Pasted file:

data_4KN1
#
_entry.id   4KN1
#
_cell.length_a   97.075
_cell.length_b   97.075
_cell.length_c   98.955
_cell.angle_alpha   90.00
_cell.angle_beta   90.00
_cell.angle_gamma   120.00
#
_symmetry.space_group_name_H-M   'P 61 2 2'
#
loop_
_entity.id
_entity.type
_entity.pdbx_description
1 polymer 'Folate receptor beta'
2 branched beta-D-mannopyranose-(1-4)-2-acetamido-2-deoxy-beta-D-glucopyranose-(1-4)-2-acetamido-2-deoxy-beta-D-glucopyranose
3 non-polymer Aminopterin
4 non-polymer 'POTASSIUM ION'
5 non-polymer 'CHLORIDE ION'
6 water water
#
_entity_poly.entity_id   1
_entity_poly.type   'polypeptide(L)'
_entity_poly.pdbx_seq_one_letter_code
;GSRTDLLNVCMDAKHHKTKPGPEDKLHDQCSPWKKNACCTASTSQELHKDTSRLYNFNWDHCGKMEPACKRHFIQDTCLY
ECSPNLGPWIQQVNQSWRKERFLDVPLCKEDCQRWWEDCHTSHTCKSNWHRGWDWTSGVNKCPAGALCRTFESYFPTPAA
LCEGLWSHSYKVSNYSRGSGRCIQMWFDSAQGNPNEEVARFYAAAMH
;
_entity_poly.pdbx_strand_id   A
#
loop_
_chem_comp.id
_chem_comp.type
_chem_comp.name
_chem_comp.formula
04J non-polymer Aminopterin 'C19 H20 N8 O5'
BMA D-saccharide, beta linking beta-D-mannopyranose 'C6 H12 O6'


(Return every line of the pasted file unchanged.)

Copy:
data_4KN1
#
_entry.id   4KN1
#
_cell.length_a   97.075
_cell.length_b   97.075
_cell.length_c   98.955
_cell.angle_alpha   90.00
_cell.angle_beta   90.00
_cell.angle_gamma   120.00
#
_symmetry.space_group_name_H-M   'P 61 2 2'
#
loop_
_entity.id
_entity.type
_entity.pdbx_description
1 polymer 'Folate receptor beta'
2 branched beta-D-mannopyranose-(1-4)-2-acetamido-2-deoxy-beta-D-glucopyranose-(1-4)-2-acetamido-2-deoxy-beta-D-glucopyranose
3 non-polymer Aminopterin
4 non-polymer 'POTASSIUM ION'
5 non-polymer 'CHLORIDE ION'
6 water water
#
_entity_poly.entity_id   1
_entity_poly.type   'polypeptide(L)'
_entity_poly.pdbx_seq_one_letter_code
;GSRTDLLNVCMDAKHHKTKPGPEDKLHDQCSPWKKNACCTASTSQELHKDTSRLYNFNWDHCGKMEPACKRHFIQDTCLY
ECSPNLGPWIQQVNQSWRKERFLDVPLCKEDCQRWWEDCHTSHTCKSNWHRGWDWTSGVNKCPAGALCRTFESYFPTPAA
LCEGLWSHSYKVSNYSRGSGRCIQMWFDSAQGNPNEEVARFYAAAMH
;
_entity_poly.pdbx_strand_id   A
#
loop_
_chem_comp.id
_chem_comp.type
_chem_comp.name
_chem_comp.formula
04J non-polymer Aminopterin 'C19 H20 N8 O5'
BMA D-saccharide, beta linking beta-D-mannopyranose 'C6 H12 O6'